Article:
Colorado Springs News, Sports & Business

Gazette Premium Content A healthy, grapey pan sauce with pork chops

By SARA MOULTON The Associated Press -by Sara Moulton The Associated Press - Published: October 8, 2013

A generation ago, pork chops were quite rich and fatty.

But modern-day engineering has turned pork chops into that other white meat. They have very little fat and, consequently, very little flavor.

Accordingly, one of today's standard-issue supermarket pork chops is suited for sauce.

Fine, you say, but isn't it going to take me a ton of time and effort to make a good sauce?

Not necessarily.

Pan sauces are speedy to make, and that's what this recipe calls for.

A pan sauce is built from the concentrated bits of juice left in the bottom of a skillet after you've seared a protein. Transforming those flavorful little nuggets into a sauce requires nothing more intricate than dissolving them with the aid of a liquid, usually wine and stock, and adding some extra flavor, often in the form of sauteed shallots or onions. This template works not only for pork, but for all thin cuts of chicken, lamb, veal and beef.

Still, you're going to want to thicken this sauce. If I were working with a home-made chicken stock, this wouldn't be a problem. But I'm trying to get dinner on the table on a weeknight, so I typically use store-bought chicken broth, which lacks the gelatin that thickens a sauce.

What to do? Coat the chops with flour, preferably Wondra. It will not only thicken the sauce, but keep the meat from drying out even as it provides a crisper crust than regular all-purpose flour.

The big flavor in this sauce comes from the grapes and the mustard. Pure pleasure aside, grapes are also a terrific source of resveratrol, the powerful antioxidant found in wine.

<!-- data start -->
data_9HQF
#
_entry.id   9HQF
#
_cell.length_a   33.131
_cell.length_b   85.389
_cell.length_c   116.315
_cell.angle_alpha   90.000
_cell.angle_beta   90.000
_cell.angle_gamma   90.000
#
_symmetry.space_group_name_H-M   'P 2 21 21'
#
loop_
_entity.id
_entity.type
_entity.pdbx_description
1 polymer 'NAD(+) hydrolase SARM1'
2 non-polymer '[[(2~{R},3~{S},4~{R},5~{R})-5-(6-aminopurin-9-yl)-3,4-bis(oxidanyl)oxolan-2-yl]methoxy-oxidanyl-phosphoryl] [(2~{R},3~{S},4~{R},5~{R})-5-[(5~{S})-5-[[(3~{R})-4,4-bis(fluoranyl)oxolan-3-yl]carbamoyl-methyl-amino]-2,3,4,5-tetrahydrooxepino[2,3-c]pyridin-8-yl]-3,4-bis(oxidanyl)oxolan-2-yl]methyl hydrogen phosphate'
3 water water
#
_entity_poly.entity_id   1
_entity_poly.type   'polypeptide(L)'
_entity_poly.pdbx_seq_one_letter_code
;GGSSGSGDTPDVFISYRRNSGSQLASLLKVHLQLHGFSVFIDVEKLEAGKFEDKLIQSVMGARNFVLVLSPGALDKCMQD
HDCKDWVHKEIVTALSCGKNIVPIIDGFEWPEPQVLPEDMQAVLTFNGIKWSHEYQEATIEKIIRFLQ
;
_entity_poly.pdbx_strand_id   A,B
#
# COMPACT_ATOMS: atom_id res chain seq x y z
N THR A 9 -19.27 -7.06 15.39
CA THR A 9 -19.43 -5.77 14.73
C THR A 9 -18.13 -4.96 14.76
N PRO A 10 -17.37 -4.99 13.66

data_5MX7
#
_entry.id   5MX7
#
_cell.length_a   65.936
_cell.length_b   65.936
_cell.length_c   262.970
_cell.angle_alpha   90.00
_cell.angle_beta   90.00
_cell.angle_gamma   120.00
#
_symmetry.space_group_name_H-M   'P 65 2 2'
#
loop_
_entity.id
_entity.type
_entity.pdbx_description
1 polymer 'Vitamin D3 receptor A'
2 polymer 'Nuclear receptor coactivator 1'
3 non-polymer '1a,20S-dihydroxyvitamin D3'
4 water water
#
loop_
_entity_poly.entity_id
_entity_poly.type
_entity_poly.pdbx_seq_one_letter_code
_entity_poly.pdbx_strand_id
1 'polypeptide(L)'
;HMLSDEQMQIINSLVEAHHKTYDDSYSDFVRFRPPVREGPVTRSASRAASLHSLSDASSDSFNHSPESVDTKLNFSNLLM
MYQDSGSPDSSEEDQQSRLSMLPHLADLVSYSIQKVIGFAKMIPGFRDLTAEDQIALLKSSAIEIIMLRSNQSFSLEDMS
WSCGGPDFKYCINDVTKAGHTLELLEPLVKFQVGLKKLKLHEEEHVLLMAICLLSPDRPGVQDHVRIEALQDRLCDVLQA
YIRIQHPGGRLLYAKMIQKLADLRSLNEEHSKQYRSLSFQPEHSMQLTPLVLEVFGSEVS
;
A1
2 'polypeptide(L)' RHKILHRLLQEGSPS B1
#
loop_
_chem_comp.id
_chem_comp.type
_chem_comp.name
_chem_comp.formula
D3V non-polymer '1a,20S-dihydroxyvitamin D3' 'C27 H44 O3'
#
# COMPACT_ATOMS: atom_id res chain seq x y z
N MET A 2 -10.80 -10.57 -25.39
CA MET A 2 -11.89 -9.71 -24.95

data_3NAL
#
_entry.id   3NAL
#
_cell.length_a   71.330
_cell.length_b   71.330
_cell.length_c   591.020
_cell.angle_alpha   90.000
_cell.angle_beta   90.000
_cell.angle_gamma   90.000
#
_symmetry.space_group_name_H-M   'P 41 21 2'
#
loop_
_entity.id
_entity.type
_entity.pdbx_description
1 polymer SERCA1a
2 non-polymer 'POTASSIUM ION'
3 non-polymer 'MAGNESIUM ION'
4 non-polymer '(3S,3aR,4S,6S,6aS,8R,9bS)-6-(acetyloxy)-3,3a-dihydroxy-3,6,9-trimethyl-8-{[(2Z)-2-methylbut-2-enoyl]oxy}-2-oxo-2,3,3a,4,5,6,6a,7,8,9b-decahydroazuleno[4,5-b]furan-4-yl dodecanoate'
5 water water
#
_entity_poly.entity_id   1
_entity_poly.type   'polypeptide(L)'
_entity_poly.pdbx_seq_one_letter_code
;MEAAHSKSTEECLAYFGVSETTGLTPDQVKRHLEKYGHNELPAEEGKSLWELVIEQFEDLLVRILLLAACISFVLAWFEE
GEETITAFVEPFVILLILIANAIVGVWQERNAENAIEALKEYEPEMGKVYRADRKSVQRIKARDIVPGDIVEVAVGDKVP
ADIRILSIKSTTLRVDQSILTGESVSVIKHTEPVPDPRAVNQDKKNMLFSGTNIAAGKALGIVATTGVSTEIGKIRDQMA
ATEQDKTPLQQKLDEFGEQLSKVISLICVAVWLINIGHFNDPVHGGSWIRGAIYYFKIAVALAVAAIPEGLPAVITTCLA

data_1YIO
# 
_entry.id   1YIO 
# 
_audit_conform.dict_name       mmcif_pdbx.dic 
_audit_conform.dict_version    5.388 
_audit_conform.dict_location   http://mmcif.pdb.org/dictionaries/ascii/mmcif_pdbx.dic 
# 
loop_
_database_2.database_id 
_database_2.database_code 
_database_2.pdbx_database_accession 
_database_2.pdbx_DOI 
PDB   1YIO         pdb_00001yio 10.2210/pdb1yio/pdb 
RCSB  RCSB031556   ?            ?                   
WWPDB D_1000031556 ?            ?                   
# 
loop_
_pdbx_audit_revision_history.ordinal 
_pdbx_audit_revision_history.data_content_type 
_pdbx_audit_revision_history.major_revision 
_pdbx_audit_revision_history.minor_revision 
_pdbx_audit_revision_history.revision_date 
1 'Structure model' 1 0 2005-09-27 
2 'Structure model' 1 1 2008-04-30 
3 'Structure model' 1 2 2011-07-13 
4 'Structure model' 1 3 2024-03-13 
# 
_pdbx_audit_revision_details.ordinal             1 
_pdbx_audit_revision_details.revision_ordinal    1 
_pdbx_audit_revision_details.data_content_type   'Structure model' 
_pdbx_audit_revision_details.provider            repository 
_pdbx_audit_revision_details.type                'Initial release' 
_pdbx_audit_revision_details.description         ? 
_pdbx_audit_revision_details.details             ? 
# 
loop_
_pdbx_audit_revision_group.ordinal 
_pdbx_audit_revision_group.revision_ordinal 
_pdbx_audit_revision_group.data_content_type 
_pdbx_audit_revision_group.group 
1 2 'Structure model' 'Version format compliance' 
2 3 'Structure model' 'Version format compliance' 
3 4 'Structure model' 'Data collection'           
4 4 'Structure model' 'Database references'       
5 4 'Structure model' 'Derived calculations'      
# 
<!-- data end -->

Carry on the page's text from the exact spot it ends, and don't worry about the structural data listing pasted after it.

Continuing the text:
So, in one quick, economical and widely adaptable recipe you get big flavor, good health and a pan gravy.

SAUTEED PORK CHOPS AND GRAPES WITH MUSTARD SAUCE

-

Yield: 4 servings

Four 1/2-inch-thick boneless pork chops (about 1 pound total), trimmed of any fat Kosher salt and ground black pepper Wondra flour, for dredging the pork chops 1 1/2 tablespoons vegetable oil, divided 1/4 cup finely chopped yellow onion 1 cup seedless red or green grapes, halved 1/4 cup dry white wine 3/4 cup low-sodium chicken broth 1/2 teaspoon packed dark brown sugar 1 tablespoon Dijon mustard

Procedure:

Season the pork chops on both sides with salt and pepper. One at a time, dip the pork chops in the flour, coating them well on both sides but shaking off the excess.

In a large skillet over medium-high, heat 1 tablespoon of the oil. Add the chops to the pan and cook until lightly browned on the first side, about 2 minutes. Add the remaining oil to the skillet, turn the chops and cook for 1 minute on the second side. Transfer them to a plate; cover loosely with foil.

Add the onion and grapes to the skillet, reduce the heat to medium-low and cook, stirring often, until the onions are golden brown, about 3 to 4 minutes. Increase the heat to high, add the wine and bring to a boil. Simmer, stirring, until the wine is reduced to 1 tablespoon. Add the stock and sugar and simmer until the broth is reduced by half.

Reduce the heat to medium-low, return the pork to the skillet, along with any juices that have accumulated on the plate and simmer very gently, turning the pork several times, for 1 minute. Transfer each pork chop to a serving plate. Add the mustard to the sauce, whisking, then season with salt and pepper. Pour the sauce evenly over each portion and serve right away.

Comment Policy

Our commenting system has changed. Please register or login with your gazette.com account to comment on a story. Click here for information.

You've reached your 4 FREE premium stories this month

Already registered? Login Now

Get 4 more FREE stories

Simply register to continue.

Register

Subscribe now

Get access unlimited access to premium stories.

Subscribe
Advertisement
Advertisement
Advertisement
Advertisement
Advertisement
Advertisement